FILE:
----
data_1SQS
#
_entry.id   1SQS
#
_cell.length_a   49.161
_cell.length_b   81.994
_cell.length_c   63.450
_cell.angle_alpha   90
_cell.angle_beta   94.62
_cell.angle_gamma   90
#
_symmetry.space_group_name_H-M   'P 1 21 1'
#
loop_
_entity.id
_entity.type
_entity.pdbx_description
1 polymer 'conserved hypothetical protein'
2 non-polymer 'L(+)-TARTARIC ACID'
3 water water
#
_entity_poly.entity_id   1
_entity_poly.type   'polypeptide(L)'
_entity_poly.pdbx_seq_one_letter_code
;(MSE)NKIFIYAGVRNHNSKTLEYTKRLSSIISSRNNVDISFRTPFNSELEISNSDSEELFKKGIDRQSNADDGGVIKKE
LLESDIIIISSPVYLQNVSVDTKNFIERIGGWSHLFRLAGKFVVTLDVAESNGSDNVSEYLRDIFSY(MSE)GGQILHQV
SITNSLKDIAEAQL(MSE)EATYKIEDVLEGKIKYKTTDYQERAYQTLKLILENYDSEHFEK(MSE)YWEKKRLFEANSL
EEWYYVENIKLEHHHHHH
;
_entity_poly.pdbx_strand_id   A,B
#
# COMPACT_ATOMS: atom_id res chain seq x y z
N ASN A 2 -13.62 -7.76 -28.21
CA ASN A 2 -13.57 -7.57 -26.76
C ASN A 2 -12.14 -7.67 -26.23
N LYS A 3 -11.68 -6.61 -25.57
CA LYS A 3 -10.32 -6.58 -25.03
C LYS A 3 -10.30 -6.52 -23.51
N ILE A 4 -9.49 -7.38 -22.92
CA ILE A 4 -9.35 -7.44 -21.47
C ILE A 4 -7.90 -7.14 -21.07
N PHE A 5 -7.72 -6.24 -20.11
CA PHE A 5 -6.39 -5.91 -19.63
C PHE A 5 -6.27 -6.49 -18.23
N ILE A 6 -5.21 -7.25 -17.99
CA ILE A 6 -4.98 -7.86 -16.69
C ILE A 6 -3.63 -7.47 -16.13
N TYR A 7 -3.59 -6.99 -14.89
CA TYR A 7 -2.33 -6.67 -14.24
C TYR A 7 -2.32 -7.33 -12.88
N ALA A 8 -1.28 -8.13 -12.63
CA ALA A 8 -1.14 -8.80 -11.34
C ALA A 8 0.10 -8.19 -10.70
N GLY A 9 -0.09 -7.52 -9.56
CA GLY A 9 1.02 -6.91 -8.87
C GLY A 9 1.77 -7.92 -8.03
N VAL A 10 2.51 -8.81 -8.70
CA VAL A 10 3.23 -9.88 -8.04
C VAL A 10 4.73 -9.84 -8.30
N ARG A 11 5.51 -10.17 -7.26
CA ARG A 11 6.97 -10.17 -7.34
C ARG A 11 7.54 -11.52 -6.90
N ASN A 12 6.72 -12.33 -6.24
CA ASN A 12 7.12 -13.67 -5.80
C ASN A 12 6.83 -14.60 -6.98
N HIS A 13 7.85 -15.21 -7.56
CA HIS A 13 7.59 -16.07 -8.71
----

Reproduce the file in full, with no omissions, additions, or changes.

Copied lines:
data_1SQS
#
_entry.id   1SQS
#
_cell.length_a   49.161
_cell.length_b   81.994
_cell.length_c   63.450
_cell.angle_alpha   90
_cell.angle_beta   94.62
_cell.angle_gamma   90
#
_symmetry.space_group_name_H-M   'P 1 21 1'
#
loop_
_entity.id
_entity.type
_entity.pdbx_description
1 polymer 'conserved hypothetical protein'
2 non-polymer 'L(+)-TARTARIC ACID'
3 water water
#
_entity_poly.entity_id   1
_entity_poly.type   'polypeptide(L)'
_entity_poly.pdbx_seq_one_letter_code
;(MSE)NKIFIYAGVRNHNSKTLEYTKRLSSIISSRNNVDISFRTPFNSELEISNSDSEELFKKGIDRQSNADDGGVIKKE
LLESDIIIISSPVYLQNVSVDTKNFIERIGGWSHLFRLAGKFVVTLDVAESNGSDNVSEYLRDIFSY(MSE)GGQILHQV
SITNSLKDIAEAQL(MSE)EATYKIEDVLEGKIKYKTTDYQERAYQTLKLILENYDSEHFEK(MSE)YWEKKRLFEANSL
EEWYYVENIKLEHHHHHH
;
_entity_poly.pdbx_strand_id   A,B
#
# COMPACT_ATOMS: atom_id res chain seq x y z
N ASN A 2 -13.62 -7.76 -28.21
CA ASN A 2 -13.57 -7.57 -26.76
C ASN A 2 -12.14 -7.67 -26.23
N LYS A 3 -11.68 -6.61 -25.57
CA LYS A 3 -10.32 -6.58 -25.03
C LYS A 3 -10.30 -6.52 -23.51
N ILE A 4 -9.49 -7.38 -22.92
CA ILE A 4 -9.35 -7.44 -21.47
C ILE A 4 -7.90 -7.14 -21.07
N PHE A 5 -7.72 -6.24 -20.11
CA PHE A 5 -6.39 -5.91 -19.63
C PHE A 5 -6.27 -6.49 -18.23
N ILE A 6 -5.21 -7.25 -17.99
CA ILE A 6 -4.98 -7.86 -16.69
C ILE A 6 -3.63 -7.47 -16.13
N TYR A 7 -3.59 -6.99 -14.89
CA TYR A 7 -2.33 -6.67 -14.24
C TYR A 7 -2.32 -7.33 -12.88
N ALA A 8 -1.28 -8.13 -12.63
CA ALA A 8 -1.14 -8.80 -11.34
C ALA A 8 0.10 -8.19 -10.70
N GLY A 9 -0.09 -7.52 -9.56
CA GLY A 9 1.02 -6.91 -8.87
C GLY A 9 1.77 -7.92 -8.03
N VAL A 10 2.51 -8.81 -8.70
CA VAL A 10 3.23 -9.88 -8.04
C VAL A 10 4.73 -9.84 -8.30
N ARG A 11 5.51 -10.17 -7.26
CA ARG A 11 6.97 -10.17 -7.34
C ARG A 11 7.54 -11.52 -6.90
N ASN A 12 6.72 -12.33 -6.24
CA ASN A 12 7.12 -13.67 -5.80
C ASN A 12 6.83 -14.60 -6.98
N HIS A 13 7.85 -15.21 -7.56
CA HIS A 13 7.59 -16.07 -8.71